Editorial Feature

The Impacts of Human Sewage in Coastal Marine Ecosystems

Article updated on 26 November 2021

Coastal ecosystems undergo pressures from both offshore and land-based human activity along with human wastewater—an area that is less researched. The current methods used for the same do not account for both nitrogen (N) and pathogen inputs. Looking at Tuholske, C. et al's paper published in the journal PLOS ONE, this article discusses the use of a new high-resolution geospatial model to evaluate and map N and pathogen from human sewage for ~135,000 watersheds around the world.

coastal, beach, sewage

Image Credit: Davdeka/Shutterstock.com

Coastal marine ecosystems undergo various pressures, including overfishing, climate change, offshore commercial uses, and land-based activities such as agriculture. Nutrient and chemical pollution run-off from land-based activities connect coastal marine systems to terrestrial human activities.

It has been noted that agricultural fertilizers and livestock waste play a major role in coastal eutrophication, hypoxic zones, harmful algal blooms, or anoxic dead zones with significant impacts which are worsened with global climate change.

Certain studies measured and mapped the effects of human sewage on coastal ecosystems which are known to contribute significantly to anthropogenic N inputs. However, treatment methods involved emitting N while removing pathogens, and there is no combined research on nutrient input and pathogen risk as of now.

Present processes analyzing nitrogen or pathogen input to surface water from human sewage have their own set of limitations as they both rely on a common modeling design and do not account for the impact of future climate and socioeconomic change.

This study is the first of its kind presenting a globally comprehensive, fine-resolution (~1-km) analysis of N and pathogen from wastewater from almost 135,000 watersheds and coastal zones that drain into the ocean.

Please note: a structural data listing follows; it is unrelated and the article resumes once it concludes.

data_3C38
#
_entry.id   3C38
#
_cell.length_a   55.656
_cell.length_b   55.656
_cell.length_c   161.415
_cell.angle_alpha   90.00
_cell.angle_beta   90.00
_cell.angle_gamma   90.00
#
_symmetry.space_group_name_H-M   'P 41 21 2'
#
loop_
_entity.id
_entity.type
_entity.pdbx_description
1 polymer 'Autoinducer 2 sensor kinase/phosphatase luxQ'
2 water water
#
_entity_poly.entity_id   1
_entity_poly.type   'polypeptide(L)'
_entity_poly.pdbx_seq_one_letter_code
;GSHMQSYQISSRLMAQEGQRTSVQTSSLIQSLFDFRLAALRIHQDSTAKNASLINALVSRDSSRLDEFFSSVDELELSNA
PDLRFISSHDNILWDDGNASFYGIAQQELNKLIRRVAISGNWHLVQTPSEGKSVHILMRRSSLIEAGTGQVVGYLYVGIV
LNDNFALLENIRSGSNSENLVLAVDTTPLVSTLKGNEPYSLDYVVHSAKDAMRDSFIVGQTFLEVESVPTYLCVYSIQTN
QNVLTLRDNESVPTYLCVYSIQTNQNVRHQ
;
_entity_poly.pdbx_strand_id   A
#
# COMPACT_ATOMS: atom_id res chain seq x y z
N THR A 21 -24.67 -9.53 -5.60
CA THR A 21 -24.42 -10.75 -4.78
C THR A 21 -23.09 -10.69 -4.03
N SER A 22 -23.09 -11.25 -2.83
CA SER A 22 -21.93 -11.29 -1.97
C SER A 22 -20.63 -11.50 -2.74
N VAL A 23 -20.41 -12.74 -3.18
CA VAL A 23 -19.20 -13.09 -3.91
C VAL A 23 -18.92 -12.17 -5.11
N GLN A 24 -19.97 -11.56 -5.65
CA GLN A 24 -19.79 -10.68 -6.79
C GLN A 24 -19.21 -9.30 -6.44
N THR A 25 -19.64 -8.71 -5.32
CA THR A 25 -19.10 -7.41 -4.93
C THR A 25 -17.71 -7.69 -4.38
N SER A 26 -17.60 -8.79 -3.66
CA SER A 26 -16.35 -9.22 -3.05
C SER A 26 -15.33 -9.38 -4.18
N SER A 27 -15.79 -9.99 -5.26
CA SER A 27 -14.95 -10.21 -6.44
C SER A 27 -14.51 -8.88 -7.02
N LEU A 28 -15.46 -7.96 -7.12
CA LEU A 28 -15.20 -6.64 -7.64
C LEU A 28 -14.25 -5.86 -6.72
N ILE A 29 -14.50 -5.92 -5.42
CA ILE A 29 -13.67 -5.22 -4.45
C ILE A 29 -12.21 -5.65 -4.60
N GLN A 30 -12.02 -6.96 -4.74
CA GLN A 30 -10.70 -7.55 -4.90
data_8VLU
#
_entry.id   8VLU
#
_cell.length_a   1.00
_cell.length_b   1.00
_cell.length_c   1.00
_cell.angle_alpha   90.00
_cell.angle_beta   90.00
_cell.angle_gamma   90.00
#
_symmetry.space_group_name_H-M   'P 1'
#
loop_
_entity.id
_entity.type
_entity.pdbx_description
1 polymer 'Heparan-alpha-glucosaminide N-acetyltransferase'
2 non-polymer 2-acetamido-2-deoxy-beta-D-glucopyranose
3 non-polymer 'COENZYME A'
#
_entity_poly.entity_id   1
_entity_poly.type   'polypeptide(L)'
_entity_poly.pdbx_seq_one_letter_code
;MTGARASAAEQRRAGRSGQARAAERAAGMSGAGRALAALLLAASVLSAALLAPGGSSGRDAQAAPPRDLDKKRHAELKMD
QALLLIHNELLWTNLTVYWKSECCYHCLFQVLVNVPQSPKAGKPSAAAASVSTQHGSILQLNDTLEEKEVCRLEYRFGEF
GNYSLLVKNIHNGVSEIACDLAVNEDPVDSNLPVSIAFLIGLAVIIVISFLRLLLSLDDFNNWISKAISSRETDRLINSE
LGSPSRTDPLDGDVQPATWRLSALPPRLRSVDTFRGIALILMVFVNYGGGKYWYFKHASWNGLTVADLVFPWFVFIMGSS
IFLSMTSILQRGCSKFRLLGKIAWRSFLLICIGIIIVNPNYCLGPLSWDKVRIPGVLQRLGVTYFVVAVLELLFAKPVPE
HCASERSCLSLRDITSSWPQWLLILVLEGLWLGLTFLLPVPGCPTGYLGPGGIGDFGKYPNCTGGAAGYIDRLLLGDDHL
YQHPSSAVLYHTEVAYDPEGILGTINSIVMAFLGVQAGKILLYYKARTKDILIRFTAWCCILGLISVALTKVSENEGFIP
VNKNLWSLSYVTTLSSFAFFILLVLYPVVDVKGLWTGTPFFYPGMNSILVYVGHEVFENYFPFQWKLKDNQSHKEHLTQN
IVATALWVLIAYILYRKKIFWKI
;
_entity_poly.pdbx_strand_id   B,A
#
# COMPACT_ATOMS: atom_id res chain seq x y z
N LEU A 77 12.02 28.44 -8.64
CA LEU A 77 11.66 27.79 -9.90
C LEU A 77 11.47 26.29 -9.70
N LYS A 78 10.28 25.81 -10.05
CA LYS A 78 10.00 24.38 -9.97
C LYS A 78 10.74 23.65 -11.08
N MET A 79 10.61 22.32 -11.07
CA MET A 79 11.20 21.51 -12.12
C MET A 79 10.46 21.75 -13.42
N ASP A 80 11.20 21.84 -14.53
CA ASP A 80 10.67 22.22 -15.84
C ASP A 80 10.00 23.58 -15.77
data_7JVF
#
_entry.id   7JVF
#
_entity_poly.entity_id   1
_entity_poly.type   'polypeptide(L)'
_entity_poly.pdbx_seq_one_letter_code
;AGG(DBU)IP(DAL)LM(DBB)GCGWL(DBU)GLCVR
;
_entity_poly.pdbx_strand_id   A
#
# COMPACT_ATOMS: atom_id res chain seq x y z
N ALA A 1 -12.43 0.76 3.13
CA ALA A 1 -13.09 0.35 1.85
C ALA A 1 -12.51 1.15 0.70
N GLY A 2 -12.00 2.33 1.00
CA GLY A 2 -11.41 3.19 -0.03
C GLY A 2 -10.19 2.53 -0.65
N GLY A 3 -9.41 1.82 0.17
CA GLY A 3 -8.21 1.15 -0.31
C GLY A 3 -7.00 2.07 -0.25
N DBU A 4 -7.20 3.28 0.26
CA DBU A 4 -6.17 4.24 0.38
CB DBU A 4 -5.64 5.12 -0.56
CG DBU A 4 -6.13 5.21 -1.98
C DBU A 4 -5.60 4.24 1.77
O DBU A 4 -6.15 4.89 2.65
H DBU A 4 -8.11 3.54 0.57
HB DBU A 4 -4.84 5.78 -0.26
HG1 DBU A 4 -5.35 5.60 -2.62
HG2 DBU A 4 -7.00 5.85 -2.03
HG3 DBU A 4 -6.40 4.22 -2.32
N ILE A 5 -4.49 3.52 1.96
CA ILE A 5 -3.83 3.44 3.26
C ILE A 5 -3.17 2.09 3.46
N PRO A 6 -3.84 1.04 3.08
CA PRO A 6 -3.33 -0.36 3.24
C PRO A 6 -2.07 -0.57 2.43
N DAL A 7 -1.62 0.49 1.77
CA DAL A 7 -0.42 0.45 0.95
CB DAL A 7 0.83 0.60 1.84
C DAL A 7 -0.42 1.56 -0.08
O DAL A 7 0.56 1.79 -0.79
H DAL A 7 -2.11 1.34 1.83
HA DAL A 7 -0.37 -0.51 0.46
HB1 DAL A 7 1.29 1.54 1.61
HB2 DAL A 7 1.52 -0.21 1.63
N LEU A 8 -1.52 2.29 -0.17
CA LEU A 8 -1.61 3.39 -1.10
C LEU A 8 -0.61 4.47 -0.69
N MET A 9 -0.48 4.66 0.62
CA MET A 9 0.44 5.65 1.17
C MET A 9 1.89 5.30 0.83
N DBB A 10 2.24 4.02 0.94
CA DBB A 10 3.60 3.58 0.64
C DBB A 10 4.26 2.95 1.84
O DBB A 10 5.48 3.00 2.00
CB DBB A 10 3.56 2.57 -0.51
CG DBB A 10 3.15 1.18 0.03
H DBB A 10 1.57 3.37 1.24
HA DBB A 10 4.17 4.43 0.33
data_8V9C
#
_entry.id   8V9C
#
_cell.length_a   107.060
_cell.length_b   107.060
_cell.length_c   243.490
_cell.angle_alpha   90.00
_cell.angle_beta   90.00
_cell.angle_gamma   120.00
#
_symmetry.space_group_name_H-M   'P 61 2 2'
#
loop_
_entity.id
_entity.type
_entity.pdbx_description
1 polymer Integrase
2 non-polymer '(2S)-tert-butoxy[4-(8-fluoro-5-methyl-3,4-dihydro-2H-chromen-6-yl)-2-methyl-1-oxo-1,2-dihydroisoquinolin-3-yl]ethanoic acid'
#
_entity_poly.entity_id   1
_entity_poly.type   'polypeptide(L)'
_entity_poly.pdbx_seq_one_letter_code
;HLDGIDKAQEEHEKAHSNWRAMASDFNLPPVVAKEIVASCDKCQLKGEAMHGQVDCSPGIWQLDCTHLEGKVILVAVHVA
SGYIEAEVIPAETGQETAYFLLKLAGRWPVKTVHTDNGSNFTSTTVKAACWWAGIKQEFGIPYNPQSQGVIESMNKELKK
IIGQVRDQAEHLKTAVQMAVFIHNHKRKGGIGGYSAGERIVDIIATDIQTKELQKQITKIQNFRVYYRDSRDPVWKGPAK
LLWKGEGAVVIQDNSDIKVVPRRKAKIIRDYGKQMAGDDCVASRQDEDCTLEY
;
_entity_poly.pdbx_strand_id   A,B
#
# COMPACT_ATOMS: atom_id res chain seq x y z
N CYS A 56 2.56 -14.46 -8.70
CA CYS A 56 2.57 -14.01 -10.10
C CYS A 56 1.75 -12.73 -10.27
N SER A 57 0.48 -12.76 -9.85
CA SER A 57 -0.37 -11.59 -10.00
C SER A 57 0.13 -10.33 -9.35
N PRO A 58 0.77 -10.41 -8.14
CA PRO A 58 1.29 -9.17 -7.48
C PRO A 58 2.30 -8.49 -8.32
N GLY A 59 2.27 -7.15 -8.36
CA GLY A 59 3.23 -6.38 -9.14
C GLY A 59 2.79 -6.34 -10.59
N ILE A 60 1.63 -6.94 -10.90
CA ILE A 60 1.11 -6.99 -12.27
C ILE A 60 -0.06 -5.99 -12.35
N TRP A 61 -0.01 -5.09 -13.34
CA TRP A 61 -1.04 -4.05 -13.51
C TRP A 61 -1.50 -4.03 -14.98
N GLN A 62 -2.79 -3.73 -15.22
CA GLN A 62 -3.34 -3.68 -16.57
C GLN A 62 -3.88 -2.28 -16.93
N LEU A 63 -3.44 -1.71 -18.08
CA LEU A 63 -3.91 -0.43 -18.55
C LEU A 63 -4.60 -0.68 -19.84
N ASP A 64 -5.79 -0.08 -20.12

The study evaluates differences between N and pathogen inputs and the estimated potential exposure of two major sensitive habitats (coral reefs and seagrass beds) to these inputs.

AZoCleantech spoke to Cascade Tuholske, the Earth Institute Postdoctoral Research Scientist from Columbia University working on the project:

Our study literally puts the problem of wastewater inputs to the ocean on the map. Until now, we have lacked a high resolution understanding of how wastewater impacts coastal ecosystems worldwide. But by mapping both Nitrogen and pathogen wastewater inputs across 133,000 plus watersheds, we can begin to address the problem and improve both human and ecosystem health across coastal waters worldwide.
 
Cascade Tuholske, Earth Institute Postdoctoral Research Scientist, Center for International Earth Science Information Network (CIESIN), Columbia Climate School, Columbia University

Methodology

Both nitrogen effluent (N, grams yr−1) and pathogens [as estimated by fecal indicator organisms (FIO)] were created through a similar approach. The population and settlement type data (~1 km resolution) were merged with national-level statistics on protein consumption (for nitrogen alone).

The study used the following programs to carry out the analyses:

  • Python v3.7 
  • R v3.6.3 
  • GRASS GIS v7.8.3

European Global Human Settlement Population Layer version 4 (GHS-Pop) was employed to provide population estimates for 2015. GHS-Pop is the sole gridded population dataset with corresponding settlement typologies (GHS-SMOD) created from a common modeling paradigm.

National statistics from WHO-UNICEF 2017 Joint Monitoring Project Wastewater (JMP) was used to estimate the amount of N removed from wastewater and access to sanitation was employed to calculate N production coefficients.